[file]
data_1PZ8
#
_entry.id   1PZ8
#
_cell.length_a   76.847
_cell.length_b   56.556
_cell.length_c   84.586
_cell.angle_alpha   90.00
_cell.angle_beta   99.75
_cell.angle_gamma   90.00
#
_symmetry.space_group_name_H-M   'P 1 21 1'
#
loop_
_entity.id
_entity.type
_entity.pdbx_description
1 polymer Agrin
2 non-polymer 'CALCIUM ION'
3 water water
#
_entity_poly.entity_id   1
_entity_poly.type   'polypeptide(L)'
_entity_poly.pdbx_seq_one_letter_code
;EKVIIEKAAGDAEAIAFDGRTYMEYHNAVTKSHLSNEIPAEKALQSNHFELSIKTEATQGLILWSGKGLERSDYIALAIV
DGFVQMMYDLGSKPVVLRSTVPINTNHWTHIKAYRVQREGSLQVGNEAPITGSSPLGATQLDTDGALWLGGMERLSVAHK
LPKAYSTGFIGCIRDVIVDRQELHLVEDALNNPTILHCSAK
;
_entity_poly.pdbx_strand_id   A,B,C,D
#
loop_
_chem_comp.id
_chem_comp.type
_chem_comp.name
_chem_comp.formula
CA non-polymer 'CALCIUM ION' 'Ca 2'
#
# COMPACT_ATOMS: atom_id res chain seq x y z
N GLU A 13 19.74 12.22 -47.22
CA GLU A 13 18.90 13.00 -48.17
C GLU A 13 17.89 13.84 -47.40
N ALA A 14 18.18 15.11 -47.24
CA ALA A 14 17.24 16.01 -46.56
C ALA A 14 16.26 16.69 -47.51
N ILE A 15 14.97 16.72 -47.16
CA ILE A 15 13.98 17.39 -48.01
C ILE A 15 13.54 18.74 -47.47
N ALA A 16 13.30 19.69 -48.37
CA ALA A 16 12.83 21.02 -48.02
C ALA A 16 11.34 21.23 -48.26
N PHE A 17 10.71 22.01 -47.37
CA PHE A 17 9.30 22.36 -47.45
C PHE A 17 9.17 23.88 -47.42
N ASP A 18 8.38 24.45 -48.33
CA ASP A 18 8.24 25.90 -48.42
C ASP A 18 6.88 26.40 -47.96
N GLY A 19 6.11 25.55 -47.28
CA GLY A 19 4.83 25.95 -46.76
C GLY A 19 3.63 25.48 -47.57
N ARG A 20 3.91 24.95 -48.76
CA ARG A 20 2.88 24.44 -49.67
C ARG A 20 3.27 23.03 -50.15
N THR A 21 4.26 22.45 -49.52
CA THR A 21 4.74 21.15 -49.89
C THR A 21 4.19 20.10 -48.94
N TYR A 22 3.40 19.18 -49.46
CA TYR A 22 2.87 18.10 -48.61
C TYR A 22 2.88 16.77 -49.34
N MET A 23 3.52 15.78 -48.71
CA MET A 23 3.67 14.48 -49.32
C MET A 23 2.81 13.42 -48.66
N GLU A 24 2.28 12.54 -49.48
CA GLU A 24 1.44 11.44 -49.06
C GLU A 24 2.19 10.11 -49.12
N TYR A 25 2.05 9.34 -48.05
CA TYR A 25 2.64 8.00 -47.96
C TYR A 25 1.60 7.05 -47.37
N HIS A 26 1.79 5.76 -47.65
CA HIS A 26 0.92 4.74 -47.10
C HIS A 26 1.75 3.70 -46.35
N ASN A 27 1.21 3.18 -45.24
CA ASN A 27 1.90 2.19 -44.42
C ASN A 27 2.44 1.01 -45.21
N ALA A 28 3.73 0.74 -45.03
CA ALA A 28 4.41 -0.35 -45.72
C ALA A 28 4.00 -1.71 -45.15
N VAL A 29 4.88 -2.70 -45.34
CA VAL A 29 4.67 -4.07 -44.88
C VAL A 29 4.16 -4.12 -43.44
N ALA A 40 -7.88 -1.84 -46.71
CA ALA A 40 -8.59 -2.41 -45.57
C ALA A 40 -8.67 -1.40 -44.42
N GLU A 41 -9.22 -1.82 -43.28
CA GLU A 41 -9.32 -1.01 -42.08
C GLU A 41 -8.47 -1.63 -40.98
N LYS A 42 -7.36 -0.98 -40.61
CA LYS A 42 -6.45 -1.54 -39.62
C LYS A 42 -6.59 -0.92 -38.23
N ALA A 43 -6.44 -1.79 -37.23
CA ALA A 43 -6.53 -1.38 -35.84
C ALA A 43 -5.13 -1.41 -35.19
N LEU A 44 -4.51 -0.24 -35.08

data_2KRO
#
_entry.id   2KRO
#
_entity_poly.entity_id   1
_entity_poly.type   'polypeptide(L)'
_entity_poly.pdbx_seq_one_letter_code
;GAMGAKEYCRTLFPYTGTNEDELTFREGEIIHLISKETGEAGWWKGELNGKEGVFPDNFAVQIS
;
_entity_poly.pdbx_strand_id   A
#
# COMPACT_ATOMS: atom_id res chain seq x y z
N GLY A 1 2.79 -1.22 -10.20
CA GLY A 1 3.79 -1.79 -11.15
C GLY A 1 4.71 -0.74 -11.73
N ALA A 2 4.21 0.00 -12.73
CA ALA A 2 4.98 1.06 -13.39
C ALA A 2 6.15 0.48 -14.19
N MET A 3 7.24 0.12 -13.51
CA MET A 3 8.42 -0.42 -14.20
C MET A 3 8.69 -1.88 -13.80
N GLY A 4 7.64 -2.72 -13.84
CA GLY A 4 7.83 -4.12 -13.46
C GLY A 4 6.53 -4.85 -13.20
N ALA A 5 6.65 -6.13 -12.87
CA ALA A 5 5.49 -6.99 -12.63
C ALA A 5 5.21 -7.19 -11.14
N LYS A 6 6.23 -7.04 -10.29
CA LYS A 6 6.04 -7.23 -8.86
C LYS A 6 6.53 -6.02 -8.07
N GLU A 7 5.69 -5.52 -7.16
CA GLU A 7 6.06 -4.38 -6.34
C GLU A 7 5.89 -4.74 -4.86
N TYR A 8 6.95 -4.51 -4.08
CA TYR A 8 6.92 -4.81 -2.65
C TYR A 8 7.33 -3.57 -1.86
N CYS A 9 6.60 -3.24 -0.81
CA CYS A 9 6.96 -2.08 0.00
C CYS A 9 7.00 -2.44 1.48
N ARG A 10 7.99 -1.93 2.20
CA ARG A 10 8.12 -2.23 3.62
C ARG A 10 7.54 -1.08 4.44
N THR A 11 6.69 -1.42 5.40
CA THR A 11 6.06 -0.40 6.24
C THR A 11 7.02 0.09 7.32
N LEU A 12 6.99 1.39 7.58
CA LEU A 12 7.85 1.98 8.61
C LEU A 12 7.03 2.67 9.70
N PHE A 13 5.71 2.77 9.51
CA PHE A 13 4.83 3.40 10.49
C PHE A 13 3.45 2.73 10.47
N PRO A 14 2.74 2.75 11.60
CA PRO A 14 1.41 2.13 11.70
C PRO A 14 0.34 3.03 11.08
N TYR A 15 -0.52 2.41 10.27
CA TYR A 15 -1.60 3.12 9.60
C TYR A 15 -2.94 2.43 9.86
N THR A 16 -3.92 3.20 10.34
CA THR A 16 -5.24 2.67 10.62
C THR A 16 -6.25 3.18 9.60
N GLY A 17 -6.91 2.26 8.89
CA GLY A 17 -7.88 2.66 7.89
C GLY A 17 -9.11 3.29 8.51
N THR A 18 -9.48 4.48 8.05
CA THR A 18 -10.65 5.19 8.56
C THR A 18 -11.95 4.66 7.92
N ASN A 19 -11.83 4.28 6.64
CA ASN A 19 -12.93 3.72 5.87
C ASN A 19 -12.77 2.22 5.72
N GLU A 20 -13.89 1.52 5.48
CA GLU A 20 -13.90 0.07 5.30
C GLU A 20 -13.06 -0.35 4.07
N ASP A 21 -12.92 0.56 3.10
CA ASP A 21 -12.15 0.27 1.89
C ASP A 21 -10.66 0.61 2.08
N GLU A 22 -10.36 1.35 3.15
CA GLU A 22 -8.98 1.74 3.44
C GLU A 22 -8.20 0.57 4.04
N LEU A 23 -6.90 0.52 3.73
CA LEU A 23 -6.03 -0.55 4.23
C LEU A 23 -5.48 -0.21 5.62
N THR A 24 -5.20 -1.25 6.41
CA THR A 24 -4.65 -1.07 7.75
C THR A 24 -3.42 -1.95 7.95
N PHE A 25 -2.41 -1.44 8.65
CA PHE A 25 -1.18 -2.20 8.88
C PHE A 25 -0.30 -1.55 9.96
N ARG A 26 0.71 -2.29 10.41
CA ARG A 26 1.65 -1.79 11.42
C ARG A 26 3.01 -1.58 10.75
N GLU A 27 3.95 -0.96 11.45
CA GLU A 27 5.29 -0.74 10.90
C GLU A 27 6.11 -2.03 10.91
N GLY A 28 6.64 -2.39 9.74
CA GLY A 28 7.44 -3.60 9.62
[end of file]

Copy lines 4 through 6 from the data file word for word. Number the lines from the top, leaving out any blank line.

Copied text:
#
_cell.length_a   76.847
_cell.length_b   56.556